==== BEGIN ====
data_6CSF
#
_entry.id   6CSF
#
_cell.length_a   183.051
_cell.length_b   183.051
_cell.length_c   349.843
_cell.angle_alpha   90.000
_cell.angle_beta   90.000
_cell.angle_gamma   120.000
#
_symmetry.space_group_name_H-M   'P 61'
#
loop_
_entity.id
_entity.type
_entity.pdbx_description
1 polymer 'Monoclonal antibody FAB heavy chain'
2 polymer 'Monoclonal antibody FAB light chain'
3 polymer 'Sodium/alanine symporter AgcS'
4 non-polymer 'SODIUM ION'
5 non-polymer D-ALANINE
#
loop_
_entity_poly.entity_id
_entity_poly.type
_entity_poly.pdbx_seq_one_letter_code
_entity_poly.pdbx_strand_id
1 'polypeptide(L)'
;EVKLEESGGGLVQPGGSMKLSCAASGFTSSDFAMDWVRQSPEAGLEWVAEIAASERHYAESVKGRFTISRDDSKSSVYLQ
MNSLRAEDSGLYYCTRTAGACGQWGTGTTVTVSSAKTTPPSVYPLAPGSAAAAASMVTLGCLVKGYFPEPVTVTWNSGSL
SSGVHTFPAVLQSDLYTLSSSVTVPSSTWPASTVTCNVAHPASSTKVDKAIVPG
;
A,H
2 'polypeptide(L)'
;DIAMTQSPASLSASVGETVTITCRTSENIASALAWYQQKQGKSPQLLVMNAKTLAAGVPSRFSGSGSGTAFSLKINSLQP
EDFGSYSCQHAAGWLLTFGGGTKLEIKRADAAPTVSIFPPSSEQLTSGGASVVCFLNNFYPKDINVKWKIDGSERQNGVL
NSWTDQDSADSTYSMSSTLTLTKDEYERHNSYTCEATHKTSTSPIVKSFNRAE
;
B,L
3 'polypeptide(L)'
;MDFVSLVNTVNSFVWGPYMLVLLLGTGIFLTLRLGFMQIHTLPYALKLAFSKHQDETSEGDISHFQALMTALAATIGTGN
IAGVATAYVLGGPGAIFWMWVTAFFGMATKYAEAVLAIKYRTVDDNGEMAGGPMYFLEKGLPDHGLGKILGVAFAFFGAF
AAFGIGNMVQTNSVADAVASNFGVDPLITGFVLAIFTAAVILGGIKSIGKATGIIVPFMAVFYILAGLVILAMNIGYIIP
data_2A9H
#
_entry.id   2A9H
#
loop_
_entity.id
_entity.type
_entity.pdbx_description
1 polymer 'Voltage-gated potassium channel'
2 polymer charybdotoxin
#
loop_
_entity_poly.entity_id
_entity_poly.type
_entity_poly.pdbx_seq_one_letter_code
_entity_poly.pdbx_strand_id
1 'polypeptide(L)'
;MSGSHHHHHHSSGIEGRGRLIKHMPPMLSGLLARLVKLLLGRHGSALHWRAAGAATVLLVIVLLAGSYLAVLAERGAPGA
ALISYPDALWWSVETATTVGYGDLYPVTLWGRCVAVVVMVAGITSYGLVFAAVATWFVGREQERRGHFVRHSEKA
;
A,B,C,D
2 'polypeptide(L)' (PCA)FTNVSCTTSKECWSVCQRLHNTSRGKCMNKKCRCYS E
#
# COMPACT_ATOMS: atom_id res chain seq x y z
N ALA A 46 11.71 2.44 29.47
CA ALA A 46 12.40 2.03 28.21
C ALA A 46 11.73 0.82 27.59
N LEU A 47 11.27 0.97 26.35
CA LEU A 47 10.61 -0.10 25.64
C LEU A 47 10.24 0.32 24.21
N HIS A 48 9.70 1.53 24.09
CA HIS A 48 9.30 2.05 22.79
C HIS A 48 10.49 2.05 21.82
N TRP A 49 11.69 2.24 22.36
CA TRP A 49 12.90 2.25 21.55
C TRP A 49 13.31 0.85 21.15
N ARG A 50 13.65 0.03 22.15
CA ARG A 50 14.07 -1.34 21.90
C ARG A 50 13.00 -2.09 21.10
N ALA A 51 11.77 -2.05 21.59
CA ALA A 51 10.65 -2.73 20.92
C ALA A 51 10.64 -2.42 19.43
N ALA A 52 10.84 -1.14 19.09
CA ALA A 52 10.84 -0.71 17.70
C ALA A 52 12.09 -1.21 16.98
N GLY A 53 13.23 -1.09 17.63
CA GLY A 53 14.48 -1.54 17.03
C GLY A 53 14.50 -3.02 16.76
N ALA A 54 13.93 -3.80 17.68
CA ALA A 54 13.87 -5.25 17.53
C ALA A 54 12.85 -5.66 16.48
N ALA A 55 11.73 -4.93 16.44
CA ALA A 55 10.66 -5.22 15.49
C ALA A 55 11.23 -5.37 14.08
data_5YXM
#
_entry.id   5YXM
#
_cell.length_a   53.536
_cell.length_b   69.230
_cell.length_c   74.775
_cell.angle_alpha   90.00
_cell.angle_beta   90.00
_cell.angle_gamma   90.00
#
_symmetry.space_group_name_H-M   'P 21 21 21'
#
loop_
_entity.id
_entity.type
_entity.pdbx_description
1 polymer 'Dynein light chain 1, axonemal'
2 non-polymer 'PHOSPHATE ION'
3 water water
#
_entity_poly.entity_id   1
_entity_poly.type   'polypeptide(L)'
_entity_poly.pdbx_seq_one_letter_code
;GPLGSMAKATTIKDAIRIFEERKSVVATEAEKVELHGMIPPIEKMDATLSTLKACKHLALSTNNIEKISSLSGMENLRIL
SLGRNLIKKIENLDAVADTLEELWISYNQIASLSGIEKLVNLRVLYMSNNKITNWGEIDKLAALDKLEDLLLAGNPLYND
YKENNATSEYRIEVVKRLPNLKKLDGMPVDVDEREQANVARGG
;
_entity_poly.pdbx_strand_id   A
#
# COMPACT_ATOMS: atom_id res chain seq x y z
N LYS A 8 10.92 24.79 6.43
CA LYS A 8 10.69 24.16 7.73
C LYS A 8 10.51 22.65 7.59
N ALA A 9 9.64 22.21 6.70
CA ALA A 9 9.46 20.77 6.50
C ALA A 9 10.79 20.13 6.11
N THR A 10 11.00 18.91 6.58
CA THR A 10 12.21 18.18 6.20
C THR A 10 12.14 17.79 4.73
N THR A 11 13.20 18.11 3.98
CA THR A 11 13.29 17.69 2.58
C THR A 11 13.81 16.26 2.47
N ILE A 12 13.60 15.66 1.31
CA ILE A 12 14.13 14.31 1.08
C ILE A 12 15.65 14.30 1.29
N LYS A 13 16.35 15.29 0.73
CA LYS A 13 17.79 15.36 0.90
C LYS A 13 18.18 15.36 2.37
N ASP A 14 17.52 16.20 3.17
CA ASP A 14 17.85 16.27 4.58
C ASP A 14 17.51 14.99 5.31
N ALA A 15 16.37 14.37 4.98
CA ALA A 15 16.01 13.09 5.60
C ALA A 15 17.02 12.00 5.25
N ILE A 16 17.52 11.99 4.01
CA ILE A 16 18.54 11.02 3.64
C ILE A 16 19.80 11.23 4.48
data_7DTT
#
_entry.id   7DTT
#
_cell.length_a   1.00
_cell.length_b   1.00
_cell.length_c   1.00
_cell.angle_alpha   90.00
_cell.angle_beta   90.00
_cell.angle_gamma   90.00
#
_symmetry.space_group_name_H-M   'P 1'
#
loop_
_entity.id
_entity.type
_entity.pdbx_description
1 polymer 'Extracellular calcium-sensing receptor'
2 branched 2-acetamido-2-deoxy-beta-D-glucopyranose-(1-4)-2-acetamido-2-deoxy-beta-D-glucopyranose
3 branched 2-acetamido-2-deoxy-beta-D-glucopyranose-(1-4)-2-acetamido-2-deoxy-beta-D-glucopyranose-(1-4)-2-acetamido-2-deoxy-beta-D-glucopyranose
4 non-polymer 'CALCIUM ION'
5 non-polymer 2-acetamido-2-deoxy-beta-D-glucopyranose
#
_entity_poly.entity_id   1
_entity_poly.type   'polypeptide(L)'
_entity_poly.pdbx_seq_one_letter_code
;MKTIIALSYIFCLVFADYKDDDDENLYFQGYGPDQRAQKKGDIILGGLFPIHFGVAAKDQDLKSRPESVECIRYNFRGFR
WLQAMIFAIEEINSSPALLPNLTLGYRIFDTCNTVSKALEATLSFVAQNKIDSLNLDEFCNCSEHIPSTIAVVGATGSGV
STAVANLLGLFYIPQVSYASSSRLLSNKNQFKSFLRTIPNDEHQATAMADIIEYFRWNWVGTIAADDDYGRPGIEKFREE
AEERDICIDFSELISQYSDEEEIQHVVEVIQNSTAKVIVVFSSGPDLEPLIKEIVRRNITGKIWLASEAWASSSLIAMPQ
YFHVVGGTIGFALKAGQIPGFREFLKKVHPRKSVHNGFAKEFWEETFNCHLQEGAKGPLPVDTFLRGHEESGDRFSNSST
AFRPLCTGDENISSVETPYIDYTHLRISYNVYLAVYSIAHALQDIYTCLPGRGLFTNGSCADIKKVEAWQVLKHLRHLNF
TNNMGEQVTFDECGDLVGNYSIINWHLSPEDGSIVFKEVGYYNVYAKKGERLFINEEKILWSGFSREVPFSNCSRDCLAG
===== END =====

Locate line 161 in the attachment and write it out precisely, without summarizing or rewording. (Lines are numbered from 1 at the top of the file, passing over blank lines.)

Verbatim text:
_cell.length_a   1.00